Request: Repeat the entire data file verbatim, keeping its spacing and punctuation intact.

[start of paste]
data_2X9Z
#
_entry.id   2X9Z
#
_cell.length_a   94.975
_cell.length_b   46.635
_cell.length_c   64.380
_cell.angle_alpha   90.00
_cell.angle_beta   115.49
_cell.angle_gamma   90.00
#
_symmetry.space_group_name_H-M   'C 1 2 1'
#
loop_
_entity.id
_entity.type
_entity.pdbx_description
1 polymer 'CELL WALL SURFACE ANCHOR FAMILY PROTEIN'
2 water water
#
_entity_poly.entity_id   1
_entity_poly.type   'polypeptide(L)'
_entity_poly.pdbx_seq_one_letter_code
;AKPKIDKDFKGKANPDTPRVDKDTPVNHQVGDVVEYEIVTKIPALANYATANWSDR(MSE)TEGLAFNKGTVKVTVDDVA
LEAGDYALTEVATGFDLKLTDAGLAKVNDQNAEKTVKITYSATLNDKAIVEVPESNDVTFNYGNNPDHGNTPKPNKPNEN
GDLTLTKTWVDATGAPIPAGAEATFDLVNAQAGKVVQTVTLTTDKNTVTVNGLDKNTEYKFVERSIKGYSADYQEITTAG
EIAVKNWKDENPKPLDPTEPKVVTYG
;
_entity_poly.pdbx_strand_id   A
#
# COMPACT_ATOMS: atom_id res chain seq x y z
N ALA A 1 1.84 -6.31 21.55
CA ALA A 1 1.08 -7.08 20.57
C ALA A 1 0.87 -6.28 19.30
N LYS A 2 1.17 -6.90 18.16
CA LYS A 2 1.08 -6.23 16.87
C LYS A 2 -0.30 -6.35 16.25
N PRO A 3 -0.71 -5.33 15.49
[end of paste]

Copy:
data_2X9Z
#
_entry.id   2X9Z
#
_cell.length_a   94.975
_cell.length_b   46.635
_cell.length_c   64.380
_cell.angle_alpha   90.00
_cell.angle_beta   115.49
_cell.angle_gamma   90.00
#
_symmetry.space_group_name_H-M   'C 1 2 1'
#
loop_
_entity.id
_entity.type
_entity.pdbx_description
1 polymer 'CELL WALL SURFACE ANCHOR FAMILY PROTEIN'
2 water water
#
_entity_poly.entity_id   1
_entity_poly.type   'polypeptide(L)'
_entity_poly.pdbx_seq_one_letter_code
;AKPKIDKDFKGKANPDTPRVDKDTPVNHQVGDVVEYEIVTKIPALANYATANWSDR(MSE)TEGLAFNKGTVKVTVDDVA
LEAGDYALTEVATGFDLKLTDAGLAKVNDQNAEKTVKITYSATLNDKAIVEVPESNDVTFNYGNNPDHGNTPKPNKPNEN
GDLTLTKTWVDATGAPIPAGAEATFDLVNAQAGKVVQTVTLTTDKNTVTVNGLDKNTEYKFVERSIKGYSADYQEITTAG
EIAVKNWKDENPKPLDPTEPKVVTYG
;
_entity_poly.pdbx_strand_id   A
#
# COMPACT_ATOMS: atom_id res chain seq x y z
N ALA A 1 1.84 -6.31 21.55
CA ALA A 1 1.08 -7.08 20.57
C ALA A 1 0.87 -6.28 19.30
N LYS A 2 1.17 -6.90 18.16
CA LYS A 2 1.08 -6.23 16.87
C LYS A 2 -0.30 -6.35 16.25
N PRO A 3 -0.71 -5.33 15.49